Saturday, September 23, 2017
My comment - really good read based on BIS statistics! See excerpt below that I think captures the article.
Who Owns the Wealth in Tax Havens? Macro Evidence and Implications for Global Inequality
Annette Alstadsæter, Niels Johannesen, and Gabriel Zucman
NBER Working Paper No. 23805
JEL No. E21,H26,H87
Drawing on newly published macroeconomic statistics, this paper estimates the amount of household wealth owned by each country in offshore tax havens. The equivalent of 10% of world GDP is held in tax havens globally, but this average masks a great deal of heterogeneity—from a few percent of GDP in Scandinavia, to about 15% in Continental Europe, and 60% in Gulf countries and some Latin American economies. We use these estimates to construct revised series of top wealth shares in ten countries, which account for close to half of world GDP. Because offshore wealth is very concentrated at the top, accounting for it increases the top 0.01% wealth share substantially in Europe, even in countries that do not use tax havens extensively. It has
considerable effects in Russia, where the vast majority of wealth at the top is held offshore. These results highlight the importance of looking beyond tax and survey data to study wealth accumulation among the very rich in a globalized world.
Excerpt: We find that while about 10% of world GDP is held in tax havens globally, this average masks a great deal of heterogeneity. Scandinavian countries own the equivalent of only a few percent of GDP in offshore wealth, but this figure rises to about 15% in Continental Europe, and to as much as 60% in Russia, Gulf countries, and a number of Latin American countries. The size of offshore wealth is not easily explained by tax or institutional factors. Among countries with a large stock of offshore assets, one finds autocracies (Saudi Arabia, Russia), countries with a recent history of autocratic rule (Argentina, Greece), alongside old democracies (United Kingdom, France). Among those with the lowest stock of offshore assets, one finds relatively low-tax countries (Korea, Japan) alongside the world’s highest tax countries (Denmark, Norway). Instead, geography and specific national trajectories seem to matter a great deal. Proximity to Switzerland—the first country that developed a cross-border wealth management industry, in the 1920s—is associated with higher offshore wealth, as is the presence of natural resources, and political and economic instability
post-World War II.
Friday, September 22, 2017
The Digital Single Market (DSM) is one of the 10 political priorities of the European Commission. The DSM strategy1 aims to open up digital opportunities for people and businesses in a market of over 500 million EU consumers. Completing the Digital Single Market could contribute to EUR 415 billion per year to Europe's economy, create jobs and transform our public services. In the 18 months following the adoption of the DSM Strategy, the European Commission delivered the announced proposals. In the mid-term review of the strategy 2 it has updated its analysis and focused on the next series of challenges. Digital technologies are transforming our world and having an important impact on taxation systems. They help improving their management, offering solutions to reduce administrative burdens, facilitate collaboration between tax authorities, and address tax evasion. However, they transform business models, with intangibles playing an increasingly important role, putting pressure on Europe's taxation system.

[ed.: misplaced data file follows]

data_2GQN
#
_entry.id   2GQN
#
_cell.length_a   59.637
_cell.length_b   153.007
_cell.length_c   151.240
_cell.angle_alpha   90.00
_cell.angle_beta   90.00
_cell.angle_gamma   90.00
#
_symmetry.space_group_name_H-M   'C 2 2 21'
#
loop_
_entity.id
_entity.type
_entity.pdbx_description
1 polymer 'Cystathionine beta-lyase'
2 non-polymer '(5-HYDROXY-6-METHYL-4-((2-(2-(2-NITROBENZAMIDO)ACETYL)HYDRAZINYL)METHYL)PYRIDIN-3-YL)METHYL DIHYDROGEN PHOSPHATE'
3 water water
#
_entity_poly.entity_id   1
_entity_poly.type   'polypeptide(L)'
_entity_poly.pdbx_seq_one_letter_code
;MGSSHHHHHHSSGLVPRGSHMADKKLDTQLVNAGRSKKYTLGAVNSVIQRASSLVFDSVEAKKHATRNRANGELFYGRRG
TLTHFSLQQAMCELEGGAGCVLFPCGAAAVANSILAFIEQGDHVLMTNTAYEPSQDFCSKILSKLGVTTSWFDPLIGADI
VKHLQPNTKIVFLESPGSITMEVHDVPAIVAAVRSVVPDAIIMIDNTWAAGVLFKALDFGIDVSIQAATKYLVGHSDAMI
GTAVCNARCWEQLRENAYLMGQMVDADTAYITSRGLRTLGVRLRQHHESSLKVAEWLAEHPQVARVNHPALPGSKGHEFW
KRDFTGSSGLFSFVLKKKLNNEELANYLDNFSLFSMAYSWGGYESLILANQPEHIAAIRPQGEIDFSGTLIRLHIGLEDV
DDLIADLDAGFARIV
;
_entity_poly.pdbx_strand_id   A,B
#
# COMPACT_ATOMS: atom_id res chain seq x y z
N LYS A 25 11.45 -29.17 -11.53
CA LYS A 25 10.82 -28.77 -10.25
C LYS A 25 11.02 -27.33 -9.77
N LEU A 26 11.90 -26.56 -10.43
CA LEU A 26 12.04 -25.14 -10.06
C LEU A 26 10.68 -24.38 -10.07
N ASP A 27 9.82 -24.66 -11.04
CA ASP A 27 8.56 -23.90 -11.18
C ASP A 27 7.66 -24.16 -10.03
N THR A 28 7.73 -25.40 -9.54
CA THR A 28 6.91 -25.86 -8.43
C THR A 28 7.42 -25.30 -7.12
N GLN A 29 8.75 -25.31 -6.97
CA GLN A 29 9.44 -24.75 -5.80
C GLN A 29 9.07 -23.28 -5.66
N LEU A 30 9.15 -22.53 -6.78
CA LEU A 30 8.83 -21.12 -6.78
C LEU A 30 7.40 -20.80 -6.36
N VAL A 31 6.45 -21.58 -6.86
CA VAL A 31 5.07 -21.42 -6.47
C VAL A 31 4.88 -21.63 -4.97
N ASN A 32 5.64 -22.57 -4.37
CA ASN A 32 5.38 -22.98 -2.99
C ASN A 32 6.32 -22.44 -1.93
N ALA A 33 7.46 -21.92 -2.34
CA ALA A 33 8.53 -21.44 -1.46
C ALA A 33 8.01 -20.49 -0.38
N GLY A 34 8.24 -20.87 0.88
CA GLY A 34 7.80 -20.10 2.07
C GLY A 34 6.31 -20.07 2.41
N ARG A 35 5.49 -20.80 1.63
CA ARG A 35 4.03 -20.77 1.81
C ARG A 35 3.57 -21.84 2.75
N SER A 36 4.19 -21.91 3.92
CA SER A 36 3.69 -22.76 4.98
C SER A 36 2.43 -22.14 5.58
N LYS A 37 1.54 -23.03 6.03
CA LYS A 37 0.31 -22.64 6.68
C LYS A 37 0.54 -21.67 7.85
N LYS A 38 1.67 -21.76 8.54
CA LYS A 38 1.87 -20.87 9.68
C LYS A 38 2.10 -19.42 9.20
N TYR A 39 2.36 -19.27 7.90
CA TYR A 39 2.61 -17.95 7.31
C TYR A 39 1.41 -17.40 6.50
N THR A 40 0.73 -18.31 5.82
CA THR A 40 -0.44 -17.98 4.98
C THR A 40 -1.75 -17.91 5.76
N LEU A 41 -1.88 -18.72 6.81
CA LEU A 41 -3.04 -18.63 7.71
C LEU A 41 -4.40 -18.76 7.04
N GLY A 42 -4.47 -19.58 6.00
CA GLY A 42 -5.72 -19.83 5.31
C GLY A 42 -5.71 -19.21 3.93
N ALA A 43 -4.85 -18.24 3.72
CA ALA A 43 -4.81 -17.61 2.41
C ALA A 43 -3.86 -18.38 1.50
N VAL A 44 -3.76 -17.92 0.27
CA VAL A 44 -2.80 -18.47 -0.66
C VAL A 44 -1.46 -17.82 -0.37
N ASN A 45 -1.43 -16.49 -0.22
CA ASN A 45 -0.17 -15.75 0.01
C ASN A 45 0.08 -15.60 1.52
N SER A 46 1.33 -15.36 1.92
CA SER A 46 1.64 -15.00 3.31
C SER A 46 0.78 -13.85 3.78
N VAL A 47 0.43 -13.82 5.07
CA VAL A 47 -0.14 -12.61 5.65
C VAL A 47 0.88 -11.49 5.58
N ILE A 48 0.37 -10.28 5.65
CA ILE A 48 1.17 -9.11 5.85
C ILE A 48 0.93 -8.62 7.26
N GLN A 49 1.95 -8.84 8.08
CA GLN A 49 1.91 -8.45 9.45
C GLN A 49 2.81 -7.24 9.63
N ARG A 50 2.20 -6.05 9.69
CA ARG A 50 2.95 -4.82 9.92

In the field of taxation, policy makers are struggling to find solutions which would ensure fair and effective taxation as the digital transformation of the economy accelerates. There are weaknesses in the international tax rules as they were originally designed for "brick and mortar" businesses and have now become outdated. The current tax rules no longer fit the modern context where businesses rely heavily on hard-to-value intangible assets, data and automation, which facilitate online trading across borders with no physical presence. These issues are not confined to the digital economy and potentially impact all businesses. As a result, some businesses are present in some countries where they offer services to consumers and conclude contracts with them, taking full advantage of the infrastructure and rule of law institutions available while they are not considered present for tax purposes. This free rider position tilts the playing field in their favour compared to established businesses.
The underlying principle for corporation tax is that profits should be taxed where the value is created. However, in a digitalised world, it is not always very clear what that value is, how to measure it, or where it is created.
The two main policy challenges that need to be addressed can be summarised as follows:
- Where to tax? (nexus) – how to establish and protect taxing rights in a country where businesses can provide services digitally with little or no physical presence despite having a commercial presence; and
- What to tax? (value creation) – how to attribute profit in new digitalised business models driven by intangible assets, data and knowledge.
These challenges need to be looked at together to find a meaningful solution for determining where economic activities are carried out and value is created for tax purposes. The issue of "Where to tax?" – how to establish taxing rights in a country where a business only has a digital presence and no physical presence – can be illustrated by the following theoretical example.
Some alternative options for shorter-term solutions
Equalisation tax on turnover of digitalised companies - A tax on all untaxed or insufficiently taxed income generated from all internet-based business activities, including business-to-business and business-to-consumer, creditable against the corporate income tax or as a separate tax.